Going There: Bad Blood (1989, directed by Chuck Vincent)


Oh man, this is a twisted movie.

Yuppie lawyer Ted (adult film actor Randy Spears, credited here as Gregory Patrick) is shocked when he sees a painting of a man who looks just like him.  He is told that the portrait was painted in 1964 and that the man in the painting is the late husband of the artist, Arlene (porn legend Georgina Spelvin, credited here at Ruth Raymond).  Arlene goes on to reveal that Ted is actually her long-lost son and then she invites him and his wife, Evie (Linda Blair, credited here as Linda Blair), to come out to her mansion.  What Ted doesn’t realize is that Arlene believes that he is actually her husband reincarnated and she is planning on doing away with Evie so that she can have her son all to herself and do what it is she wants to do with him.  Yes, this film goes there.

Chuck Vincent was one of the leading directors of the Golden Age of Porn.  Unlike most other adult film directors, his movies were popular with not only the public but also with critics.  (His best-known film, Roommates, received a rave in the New York Times.)  In the 80s, Vincent tried to make the move into mainstream film, mostly directing sex comedies and dopey thrillers.  Most of his mainstream films featured adult performers in dramatic roles, which made them very popular on late night cable.

Bad Blood feels like a combination of Fatal Attraction and Misery.  There’s even a scene where Arlene ties up her son in bed and then breaks his toes to keep him from leaving.  (Bad Blood, though, came out a year before Rob Reiner’s film so the resemblance is probably a coincidence.)  Spelvin, who was widely regarded as being the best actress to ever regularly appear in pornographic movies, gives a great, demented performance as Arlene and Linda Blair is also good as Evie.  Chuck Vincent was a good director, even when he was doing schlocky straight-to-video stuff like this.  Perhaps because of his background in adult films, Vincent never hesitated about taking his films to the places where other directors would be scared to tread.  Sadly, Vincent died in 1991 and most of his movies have fallen into obscurity.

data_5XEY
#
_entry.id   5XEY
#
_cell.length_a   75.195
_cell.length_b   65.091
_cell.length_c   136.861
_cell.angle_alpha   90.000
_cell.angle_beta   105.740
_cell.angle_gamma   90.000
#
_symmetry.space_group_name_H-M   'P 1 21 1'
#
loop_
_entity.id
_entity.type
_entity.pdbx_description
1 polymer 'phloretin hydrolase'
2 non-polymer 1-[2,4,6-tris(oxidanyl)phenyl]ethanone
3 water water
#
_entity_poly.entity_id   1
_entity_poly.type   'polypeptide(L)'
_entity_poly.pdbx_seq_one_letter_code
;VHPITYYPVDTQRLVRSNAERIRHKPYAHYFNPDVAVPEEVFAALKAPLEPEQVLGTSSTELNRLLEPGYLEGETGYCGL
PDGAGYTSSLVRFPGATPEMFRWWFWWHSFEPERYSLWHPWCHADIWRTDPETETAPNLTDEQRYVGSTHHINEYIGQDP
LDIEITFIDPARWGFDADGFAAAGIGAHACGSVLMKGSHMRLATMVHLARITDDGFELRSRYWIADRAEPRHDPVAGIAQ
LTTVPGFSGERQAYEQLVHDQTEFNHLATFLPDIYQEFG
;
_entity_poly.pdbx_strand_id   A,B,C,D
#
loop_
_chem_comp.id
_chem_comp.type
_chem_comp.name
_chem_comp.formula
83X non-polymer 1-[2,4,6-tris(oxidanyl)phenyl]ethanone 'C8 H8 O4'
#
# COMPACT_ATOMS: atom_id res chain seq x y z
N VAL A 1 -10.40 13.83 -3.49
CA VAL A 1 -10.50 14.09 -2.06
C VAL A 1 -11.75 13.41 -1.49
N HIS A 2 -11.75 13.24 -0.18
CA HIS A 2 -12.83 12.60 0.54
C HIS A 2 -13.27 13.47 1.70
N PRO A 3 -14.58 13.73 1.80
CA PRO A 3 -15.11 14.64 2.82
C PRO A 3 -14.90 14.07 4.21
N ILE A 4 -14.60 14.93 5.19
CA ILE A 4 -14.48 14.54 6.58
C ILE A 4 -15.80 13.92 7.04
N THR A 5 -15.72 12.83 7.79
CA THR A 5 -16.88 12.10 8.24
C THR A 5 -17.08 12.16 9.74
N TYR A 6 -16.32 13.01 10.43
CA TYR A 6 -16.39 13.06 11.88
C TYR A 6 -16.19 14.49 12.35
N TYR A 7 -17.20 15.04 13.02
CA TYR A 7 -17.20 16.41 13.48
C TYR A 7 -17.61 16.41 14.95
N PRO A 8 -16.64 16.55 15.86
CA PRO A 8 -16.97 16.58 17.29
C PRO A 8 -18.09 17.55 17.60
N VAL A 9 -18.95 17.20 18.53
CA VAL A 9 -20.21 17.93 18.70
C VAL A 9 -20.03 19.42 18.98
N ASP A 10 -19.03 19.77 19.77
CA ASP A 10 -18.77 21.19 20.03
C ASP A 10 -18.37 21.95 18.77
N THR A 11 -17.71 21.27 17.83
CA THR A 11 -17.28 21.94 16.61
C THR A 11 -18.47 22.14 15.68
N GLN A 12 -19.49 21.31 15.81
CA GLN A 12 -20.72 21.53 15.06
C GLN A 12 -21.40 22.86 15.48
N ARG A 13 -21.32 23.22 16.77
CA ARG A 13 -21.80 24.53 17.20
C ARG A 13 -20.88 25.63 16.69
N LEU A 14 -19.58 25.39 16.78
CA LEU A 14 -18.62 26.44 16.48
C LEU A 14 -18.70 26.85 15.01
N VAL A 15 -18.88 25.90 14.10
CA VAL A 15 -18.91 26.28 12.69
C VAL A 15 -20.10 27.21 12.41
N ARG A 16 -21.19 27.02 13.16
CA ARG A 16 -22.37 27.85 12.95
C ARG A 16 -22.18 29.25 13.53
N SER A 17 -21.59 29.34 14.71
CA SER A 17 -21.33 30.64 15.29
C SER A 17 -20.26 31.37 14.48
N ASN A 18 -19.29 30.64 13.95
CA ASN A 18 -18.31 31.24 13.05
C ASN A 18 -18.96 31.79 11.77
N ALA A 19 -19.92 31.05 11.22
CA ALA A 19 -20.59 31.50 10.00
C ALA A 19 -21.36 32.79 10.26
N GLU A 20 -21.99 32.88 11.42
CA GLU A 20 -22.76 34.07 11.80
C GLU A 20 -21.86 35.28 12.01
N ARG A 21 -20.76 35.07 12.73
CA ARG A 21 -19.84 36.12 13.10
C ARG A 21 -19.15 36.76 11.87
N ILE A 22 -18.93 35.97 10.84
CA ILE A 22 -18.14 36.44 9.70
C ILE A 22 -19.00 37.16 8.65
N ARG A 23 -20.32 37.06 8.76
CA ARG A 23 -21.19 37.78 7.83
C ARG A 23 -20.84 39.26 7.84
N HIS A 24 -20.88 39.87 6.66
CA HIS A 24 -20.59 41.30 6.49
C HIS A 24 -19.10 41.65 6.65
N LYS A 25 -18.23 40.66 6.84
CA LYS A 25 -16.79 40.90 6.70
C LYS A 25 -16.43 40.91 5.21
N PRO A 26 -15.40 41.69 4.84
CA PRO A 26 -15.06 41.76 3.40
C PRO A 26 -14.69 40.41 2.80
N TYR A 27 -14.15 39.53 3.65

Halloween Havoc!: SON OF DRACULA (Universal 1943)


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Director Robert Siodmak is remembered today for his dark excursions into the world of film noir: THE SUSPECT, THE KILLERS , CRY OF THE CITY, CRISS CROSS . His first entry in the genre is generally recognized as 1944’s PHANTOM LADY , but a case could be made for SON OF DRACULA, Siodmak’s only Universal Horror that combines elements of both genres into what could best be described as supernatural noir.

A train pulls into the station in a sleepy Louisiana town. Frank Stanley (Robert Paige) and Dr. Brewster (Frank Craven ) are there to meet Count Alucard, invited for a visit by Kay Caldwell (Louise Albritton), Frank’s fiancé, who has long been interested in the occult. Alucard isn’t aboard, but his trunks are, and Brewster notices Alucard spelled backwards reads as Dracula. The trunks are delivered to Kay’s family plantation, Dark Oaks. The scene shifts, and…

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Halloween Havoc! Book Extra: DARK DETECTIVES (Edited by Stephen Jones; Titan Books paperback 2015)